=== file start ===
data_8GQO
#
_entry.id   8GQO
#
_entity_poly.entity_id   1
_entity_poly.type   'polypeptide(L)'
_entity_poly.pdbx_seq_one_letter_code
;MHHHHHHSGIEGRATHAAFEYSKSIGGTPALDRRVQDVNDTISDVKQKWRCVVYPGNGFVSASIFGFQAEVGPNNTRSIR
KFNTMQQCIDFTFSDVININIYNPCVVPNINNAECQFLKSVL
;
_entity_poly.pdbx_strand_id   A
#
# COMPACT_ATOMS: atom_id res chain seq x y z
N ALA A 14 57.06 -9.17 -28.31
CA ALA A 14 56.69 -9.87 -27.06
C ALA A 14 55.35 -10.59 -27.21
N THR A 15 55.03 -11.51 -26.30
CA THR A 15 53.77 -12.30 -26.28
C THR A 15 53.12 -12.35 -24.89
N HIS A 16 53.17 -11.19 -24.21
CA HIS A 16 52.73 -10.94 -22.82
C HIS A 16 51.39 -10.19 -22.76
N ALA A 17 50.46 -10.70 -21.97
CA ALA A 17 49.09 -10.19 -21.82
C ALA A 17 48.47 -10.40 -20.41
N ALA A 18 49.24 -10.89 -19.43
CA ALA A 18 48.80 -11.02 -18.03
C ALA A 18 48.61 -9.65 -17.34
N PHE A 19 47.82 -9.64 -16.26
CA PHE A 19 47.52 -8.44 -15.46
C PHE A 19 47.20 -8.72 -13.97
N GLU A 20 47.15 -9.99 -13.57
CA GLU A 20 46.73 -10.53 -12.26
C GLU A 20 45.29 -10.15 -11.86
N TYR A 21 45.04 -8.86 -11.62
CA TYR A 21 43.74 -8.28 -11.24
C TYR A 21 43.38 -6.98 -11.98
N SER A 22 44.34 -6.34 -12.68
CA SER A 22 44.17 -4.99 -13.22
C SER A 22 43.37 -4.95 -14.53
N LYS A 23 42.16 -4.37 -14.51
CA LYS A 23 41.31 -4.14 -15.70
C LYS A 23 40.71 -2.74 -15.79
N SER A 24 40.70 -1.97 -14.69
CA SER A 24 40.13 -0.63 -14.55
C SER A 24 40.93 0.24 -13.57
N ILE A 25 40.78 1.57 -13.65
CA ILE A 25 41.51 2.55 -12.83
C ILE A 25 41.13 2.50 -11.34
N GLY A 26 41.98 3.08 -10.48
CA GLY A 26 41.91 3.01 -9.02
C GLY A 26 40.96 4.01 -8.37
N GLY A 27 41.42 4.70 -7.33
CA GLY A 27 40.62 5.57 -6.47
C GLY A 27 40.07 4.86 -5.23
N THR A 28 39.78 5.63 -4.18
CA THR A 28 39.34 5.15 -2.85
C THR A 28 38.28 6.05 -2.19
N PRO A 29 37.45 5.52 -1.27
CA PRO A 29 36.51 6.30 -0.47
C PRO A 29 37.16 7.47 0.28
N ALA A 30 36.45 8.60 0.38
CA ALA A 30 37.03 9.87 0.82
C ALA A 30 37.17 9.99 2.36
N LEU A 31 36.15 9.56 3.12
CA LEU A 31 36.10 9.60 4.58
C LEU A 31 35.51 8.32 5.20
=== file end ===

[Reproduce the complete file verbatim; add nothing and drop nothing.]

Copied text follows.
data_8GQO
#
_entry.id   8GQO
#
_entity_poly.entity_id   1
_entity_poly.type   'polypeptide(L)'
_entity_poly.pdbx_seq_one_letter_code
;MHHHHHHSGIEGRATHAAFEYSKSIGGTPALDRRVQDVNDTISDVKQKWRCVVYPGNGFVSASIFGFQAEVGPNNTRSIR
KFNTMQQCIDFTFSDVININIYNPCVVPNINNAECQFLKSVL
;
_entity_poly.pdbx_strand_id   A
#
# COMPACT_ATOMS: atom_id res chain seq x y z
N ALA A 14 57.06 -9.17 -28.31
CA ALA A 14 56.69 -9.87 -27.06
C ALA A 14 55.35 -10.59 -27.21
N THR A 15 55.03 -11.51 -26.30
CA THR A 15 53.77 -12.30 -26.28
C THR A 15 53.12 -12.35 -24.89
N HIS A 16 53.17 -11.19 -24.21
CA HIS A 16 52.73 -10.94 -22.82
C HIS A 16 51.39 -10.19 -22.76
N ALA A 17 50.46 -10.70 -21.97
CA ALA A 17 49.09 -10.19 -21.82
C ALA A 17 48.47 -10.40 -20.41
N ALA A 18 49.24 -10.89 -19.43
CA ALA A 18 48.80 -11.02 -18.03
C ALA A 18 48.61 -9.65 -17.34
N PHE A 19 47.82 -9.64 -16.26
CA PHE A 19 47.52 -8.44 -15.46
C PHE A 19 47.20 -8.72 -13.97
N GLU A 20 47.15 -9.99 -13.57
CA GLU A 20 46.73 -10.53 -12.26
C GLU A 20 45.29 -10.15 -11.86
N TYR A 21 45.04 -8.86 -11.62
CA TYR A 21 43.74 -8.28 -11.24
C TYR A 21 43.38 -6.98 -11.98
N SER A 22 44.34 -6.34 -12.68
CA SER A 22 44.17 -4.99 -13.22
C SER A 22 43.37 -4.95 -14.53
N LYS A 23 42.16 -4.37 -14.51
CA LYS A 23 41.31 -4.14 -15.70
C LYS A 23 40.71 -2.74 -15.79
N SER A 24 40.70 -1.97 -14.69
CA SER A 24 40.13 -0.63 -14.55
C SER A 24 40.93 0.24 -13.57
N ILE A 25 40.78 1.57 -13.65
CA ILE A 25 41.51 2.55 -12.83
C ILE A 25 41.13 2.50 -11.34
N GLY A 26 41.98 3.08 -10.48
CA GLY A 26 41.91 3.01 -9.02
C GLY A 26 40.96 4.01 -8.37
N GLY A 27 41.42 4.70 -7.33
CA GLY A 27 40.62 5.57 -6.47
C GLY A 27 40.07 4.86 -5.23
N THR A 28 39.78 5.63 -4.18
CA THR A 28 39.34 5.15 -2.85
C THR A 28 38.28 6.05 -2.19
N PRO A 29 37.45 5.52 -1.27
CA PRO A 29 36.51 6.30 -0.47
C PRO A 29 37.16 7.47 0.28
N ALA A 30 36.45 8.60 0.38
CA ALA A 30 37.03 9.87 0.82
C ALA A 30 37.17 9.99 2.36
N LEU A 31 36.15 9.56 3.12
CA LEU A 31 36.10 9.60 4.58
C LEU A 31 35.51 8.32 5.20